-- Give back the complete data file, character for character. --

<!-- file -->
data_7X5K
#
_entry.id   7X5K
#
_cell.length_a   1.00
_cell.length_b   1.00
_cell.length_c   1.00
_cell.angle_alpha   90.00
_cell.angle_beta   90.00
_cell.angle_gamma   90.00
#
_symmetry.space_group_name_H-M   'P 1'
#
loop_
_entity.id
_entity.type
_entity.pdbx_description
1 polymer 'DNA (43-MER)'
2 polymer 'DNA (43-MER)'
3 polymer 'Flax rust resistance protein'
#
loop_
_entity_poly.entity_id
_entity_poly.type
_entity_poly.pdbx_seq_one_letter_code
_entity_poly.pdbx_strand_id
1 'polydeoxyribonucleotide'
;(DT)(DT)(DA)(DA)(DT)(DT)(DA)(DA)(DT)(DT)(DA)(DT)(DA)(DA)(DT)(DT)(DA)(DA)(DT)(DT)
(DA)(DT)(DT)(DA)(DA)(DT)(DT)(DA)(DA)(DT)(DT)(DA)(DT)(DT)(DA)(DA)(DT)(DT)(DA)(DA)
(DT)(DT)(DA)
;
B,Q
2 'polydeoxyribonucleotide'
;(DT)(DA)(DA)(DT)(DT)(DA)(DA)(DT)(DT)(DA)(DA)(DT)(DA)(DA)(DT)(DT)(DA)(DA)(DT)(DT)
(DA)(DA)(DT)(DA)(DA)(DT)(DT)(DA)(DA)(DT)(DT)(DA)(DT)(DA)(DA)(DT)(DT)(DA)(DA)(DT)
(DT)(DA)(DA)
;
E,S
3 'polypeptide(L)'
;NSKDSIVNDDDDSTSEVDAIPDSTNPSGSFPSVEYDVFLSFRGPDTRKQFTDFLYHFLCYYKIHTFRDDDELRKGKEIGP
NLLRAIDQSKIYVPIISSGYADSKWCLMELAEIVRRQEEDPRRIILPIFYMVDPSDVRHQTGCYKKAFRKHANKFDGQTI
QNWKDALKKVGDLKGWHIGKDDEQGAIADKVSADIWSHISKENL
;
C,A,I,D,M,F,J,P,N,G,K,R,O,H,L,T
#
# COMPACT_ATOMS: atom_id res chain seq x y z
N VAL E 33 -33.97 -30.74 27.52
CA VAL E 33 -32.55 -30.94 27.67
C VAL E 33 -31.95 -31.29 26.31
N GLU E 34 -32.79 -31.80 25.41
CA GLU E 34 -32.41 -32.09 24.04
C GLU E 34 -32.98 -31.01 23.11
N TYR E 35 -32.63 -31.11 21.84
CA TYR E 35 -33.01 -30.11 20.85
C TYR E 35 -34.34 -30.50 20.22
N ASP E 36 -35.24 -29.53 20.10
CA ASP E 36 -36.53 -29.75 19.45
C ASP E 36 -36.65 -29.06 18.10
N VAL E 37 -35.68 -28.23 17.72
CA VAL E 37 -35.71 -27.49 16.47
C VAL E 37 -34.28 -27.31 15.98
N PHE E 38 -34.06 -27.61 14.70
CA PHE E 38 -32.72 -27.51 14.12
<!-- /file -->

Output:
data_7X5K
#
_entry.id   7X5K
#
_cell.length_a   1.00
_cell.length_b   1.00
_cell.length_c   1.00
_cell.angle_alpha   90.00
_cell.angle_beta   90.00
_cell.angle_gamma   90.00
#
_symmetry.space_group_name_H-M   'P 1'
#
loop_
_entity.id
_entity.type
_entity.pdbx_description
1 polymer 'DNA (43-MER)'
2 polymer 'DNA (43-MER)'
3 polymer 'Flax rust resistance protein'
#
loop_
_entity_poly.entity_id
_entity_poly.type
_entity_poly.pdbx_seq_one_letter_code
_entity_poly.pdbx_strand_id
1 'polydeoxyribonucleotide'
;(DT)(DT)(DA)(DA)(DT)(DT)(DA)(DA)(DT)(DT)(DA)(DT)(DA)(DA)(DT)(DT)(DA)(DA)(DT)(DT)
(DA)(DT)(DT)(DA)(DA)(DT)(DT)(DA)(DA)(DT)(DT)(DA)(DT)(DT)(DA)(DA)(DT)(DT)(DA)(DA)
(DT)(DT)(DA)
;
B,Q
2 'polydeoxyribonucleotide'
;(DT)(DA)(DA)(DT)(DT)(DA)(DA)(DT)(DT)(DA)(DA)(DT)(DA)(DA)(DT)(DT)(DA)(DA)(DT)(DT)
(DA)(DA)(DT)(DA)(DA)(DT)(DT)(DA)(DA)(DT)(DT)(DA)(DT)(DA)(DA)(DT)(DT)(DA)(DA)(DT)
(DT)(DA)(DA)
;
E,S
3 'polypeptide(L)'
;NSKDSIVNDDDDSTSEVDAIPDSTNPSGSFPSVEYDVFLSFRGPDTRKQFTDFLYHFLCYYKIHTFRDDDELRKGKEIGP
NLLRAIDQSKIYVPIISSGYADSKWCLMELAEIVRRQEEDPRRIILPIFYMVDPSDVRHQTGCYKKAFRKHANKFDGQTI
QNWKDALKKVGDLKGWHIGKDDEQGAIADKVSADIWSHISKENL
;
C,A,I,D,M,F,J,P,N,G,K,R,O,H,L,T
#
# COMPACT_ATOMS: atom_id res chain seq x y z
N VAL E 33 -33.97 -30.74 27.52
CA VAL E 33 -32.55 -30.94 27.67
C VAL E 33 -31.95 -31.29 26.31
N GLU E 34 -32.79 -31.80 25.41
CA GLU E 34 -32.41 -32.09 24.04
C GLU E 34 -32.98 -31.01 23.11
N TYR E 35 -32.63 -31.11 21.84
CA TYR E 35 -33.01 -30.11 20.85
C TYR E 35 -34.34 -30.50 20.22
N ASP E 36 -35.24 -29.53 20.10
CA ASP E 36 -36.53 -29.75 19.45
C ASP E 36 -36.65 -29.06 18.10
N VAL E 37 -35.68 -28.23 17.72
CA VAL E 37 -35.71 -27.49 16.47
C VAL E 37 -34.28 -27.31 15.98
N PHE E 38 -34.06 -27.61 14.70
CA PHE E 38 -32.72 -27.51 14.12